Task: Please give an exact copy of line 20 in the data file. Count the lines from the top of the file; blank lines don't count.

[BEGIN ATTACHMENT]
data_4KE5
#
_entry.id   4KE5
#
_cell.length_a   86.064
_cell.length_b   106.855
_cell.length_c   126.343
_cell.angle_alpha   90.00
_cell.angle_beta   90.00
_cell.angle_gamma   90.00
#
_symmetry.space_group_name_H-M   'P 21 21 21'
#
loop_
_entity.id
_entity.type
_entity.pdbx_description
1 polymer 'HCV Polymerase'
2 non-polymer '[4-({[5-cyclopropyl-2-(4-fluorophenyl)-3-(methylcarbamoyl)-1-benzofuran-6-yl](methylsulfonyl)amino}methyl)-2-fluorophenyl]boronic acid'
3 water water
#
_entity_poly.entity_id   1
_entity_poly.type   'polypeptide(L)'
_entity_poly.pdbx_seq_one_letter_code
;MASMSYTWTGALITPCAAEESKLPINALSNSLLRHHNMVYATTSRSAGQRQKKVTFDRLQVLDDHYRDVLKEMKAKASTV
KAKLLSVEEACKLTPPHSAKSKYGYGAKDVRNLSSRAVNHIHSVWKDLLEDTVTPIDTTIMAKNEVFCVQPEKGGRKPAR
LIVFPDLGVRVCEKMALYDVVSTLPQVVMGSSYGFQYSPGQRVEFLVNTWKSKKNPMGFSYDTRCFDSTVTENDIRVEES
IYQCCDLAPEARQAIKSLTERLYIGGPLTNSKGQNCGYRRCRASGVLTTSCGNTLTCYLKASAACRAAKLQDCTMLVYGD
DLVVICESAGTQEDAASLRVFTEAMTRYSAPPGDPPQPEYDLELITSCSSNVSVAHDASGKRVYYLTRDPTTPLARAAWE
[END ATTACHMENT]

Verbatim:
3 water water